“We can confirm Project Maven involves working with a number of different vendors, and DoD representatives regularly meet with various companies to discuss progress with ongoing projects,” said Defense Department spokeswoman Maj. Audricia Harris. “These internal deliberations are a private matter, therefore it would be inappropriate to provide further details.” ECS Federal, the contractor paying Google for the Project Maven work, didn’t respond to requests for comment.
Defense Secretary James Mattis visited Google in August and met with Pichai, Greene and co-founder Sergey Brin. They discussed the company’s cloud and AI advances as well as other opportunities, such as finding new ways to share telecom spectrum owned by the military, another Google project. (Schmidt, who stepped down as Alphabet chairman in December, recently told Defense One that he’s excluded from decision-making about any Google work with the Pentagon. Notes from the July meeting of the Defense Innovation Board were made public online.) Mattis also visited Microsoft and Amazon during the trip.
Some Google executives consider warmer ties with the government long overdue. Five years ago, relations were strained after Google vocally objected to revelations, uncovered by Edward Snowden, that the National Security Agency had tapped the company’s networks. A senior executive involved in recent talks says one objective was to avoid the kind of “pissing contest” between Google and the government that happened after Snowden’s revelations.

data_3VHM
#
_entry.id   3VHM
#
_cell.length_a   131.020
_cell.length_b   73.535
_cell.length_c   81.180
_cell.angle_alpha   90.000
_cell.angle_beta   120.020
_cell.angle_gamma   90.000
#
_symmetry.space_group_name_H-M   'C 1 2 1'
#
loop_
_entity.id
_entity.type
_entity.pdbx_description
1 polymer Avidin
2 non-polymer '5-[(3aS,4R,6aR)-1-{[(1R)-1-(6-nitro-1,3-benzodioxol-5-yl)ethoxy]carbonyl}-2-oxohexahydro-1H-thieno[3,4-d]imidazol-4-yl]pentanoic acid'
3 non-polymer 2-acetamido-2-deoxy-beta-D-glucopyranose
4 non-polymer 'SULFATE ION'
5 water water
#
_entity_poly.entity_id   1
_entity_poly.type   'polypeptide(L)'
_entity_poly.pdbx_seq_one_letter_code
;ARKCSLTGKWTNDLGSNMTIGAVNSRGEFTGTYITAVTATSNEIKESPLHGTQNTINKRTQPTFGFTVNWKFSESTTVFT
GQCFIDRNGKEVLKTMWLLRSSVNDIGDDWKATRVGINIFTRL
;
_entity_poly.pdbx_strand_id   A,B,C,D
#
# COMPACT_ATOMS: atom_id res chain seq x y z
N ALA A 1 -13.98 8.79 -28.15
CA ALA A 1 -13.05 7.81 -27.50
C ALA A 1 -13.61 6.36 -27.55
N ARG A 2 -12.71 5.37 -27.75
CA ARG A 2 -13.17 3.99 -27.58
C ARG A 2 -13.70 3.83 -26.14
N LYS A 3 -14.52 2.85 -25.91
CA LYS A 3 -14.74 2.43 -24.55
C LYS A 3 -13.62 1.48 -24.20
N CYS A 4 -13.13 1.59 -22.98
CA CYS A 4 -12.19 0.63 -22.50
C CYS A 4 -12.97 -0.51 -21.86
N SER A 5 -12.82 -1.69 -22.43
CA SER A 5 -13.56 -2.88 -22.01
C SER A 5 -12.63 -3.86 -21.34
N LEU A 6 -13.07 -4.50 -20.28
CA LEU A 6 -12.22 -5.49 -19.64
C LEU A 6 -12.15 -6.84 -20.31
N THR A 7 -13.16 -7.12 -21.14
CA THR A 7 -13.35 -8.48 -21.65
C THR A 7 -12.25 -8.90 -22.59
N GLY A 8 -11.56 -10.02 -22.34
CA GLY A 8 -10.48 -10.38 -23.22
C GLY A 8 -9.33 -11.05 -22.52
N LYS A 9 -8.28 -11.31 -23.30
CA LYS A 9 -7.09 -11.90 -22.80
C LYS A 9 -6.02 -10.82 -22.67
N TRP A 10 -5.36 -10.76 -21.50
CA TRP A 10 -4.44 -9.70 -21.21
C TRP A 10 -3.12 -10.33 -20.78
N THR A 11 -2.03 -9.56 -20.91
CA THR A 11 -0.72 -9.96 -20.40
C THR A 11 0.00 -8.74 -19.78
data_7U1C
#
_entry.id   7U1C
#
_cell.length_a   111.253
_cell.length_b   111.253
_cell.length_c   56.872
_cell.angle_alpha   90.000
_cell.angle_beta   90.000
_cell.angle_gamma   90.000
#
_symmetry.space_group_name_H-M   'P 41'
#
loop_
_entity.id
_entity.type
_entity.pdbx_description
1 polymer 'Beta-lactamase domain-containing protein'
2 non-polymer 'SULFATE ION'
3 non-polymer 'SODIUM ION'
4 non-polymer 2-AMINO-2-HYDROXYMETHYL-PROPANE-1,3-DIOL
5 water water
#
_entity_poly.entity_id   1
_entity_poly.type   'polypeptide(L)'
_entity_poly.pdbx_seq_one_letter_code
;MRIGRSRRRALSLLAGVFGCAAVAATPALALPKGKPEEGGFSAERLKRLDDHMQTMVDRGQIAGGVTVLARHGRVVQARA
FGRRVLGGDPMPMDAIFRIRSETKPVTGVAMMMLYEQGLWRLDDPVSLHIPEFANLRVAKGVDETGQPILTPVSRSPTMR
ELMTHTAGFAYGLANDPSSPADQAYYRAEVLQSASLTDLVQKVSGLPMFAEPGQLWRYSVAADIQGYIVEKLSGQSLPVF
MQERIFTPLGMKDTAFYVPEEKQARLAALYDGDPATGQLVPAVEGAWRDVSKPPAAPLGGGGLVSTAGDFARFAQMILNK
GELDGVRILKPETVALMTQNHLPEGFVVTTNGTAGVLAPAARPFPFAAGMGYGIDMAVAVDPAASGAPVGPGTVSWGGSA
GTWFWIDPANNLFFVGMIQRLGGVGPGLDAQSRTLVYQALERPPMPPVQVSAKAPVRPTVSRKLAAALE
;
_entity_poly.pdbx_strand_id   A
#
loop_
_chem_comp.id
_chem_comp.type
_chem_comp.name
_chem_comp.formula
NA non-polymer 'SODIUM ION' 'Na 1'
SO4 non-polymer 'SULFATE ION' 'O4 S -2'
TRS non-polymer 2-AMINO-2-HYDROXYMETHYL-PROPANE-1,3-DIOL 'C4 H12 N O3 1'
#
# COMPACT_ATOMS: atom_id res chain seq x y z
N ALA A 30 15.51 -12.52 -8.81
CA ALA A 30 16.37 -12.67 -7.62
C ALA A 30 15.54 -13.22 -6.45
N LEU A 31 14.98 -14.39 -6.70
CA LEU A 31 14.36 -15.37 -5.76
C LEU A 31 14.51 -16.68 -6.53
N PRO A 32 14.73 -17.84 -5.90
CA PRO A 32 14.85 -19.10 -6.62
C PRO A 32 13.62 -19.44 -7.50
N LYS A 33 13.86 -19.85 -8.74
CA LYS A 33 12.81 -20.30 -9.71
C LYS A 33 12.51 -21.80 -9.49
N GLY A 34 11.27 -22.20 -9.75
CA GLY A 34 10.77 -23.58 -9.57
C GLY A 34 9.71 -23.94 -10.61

But the divide inside the company will not be easily overcome. At several Google-wide meetings since March, Greene and other executives were peppered with questions about the merits of Project Maven. One says a recent justification for moving ahead amounted to: If we don’t do this, a less-scrupulous rival will. “The argument they’ve been using is terrible,” this person says. Another employee says the anti-Project Maven petition, reported earlier by The New York Times, is one of the largest in the history of the company, which is famous for encouraging internal debate. Gizmodo first reported Google staff concern about the company’s involvement. Pichai has addressed the issue with employees, but has yet to answer their demand to cancel the contract.
Google’s CEO didn’t mention the military deal at the I/O conference. Several executives there said privately that they trusted Pichai to make the appropriate decision. The deal didn’t come up at the event’s marquee session on AI either. Fei-Fei Li, who runs AI for Google Cloud, made a passing mention of ethics. “We talk a lot about building benevolent technology,” she said. “Our technology reflects our values.” Greene, sitting next to her on stage, nodded in agreement.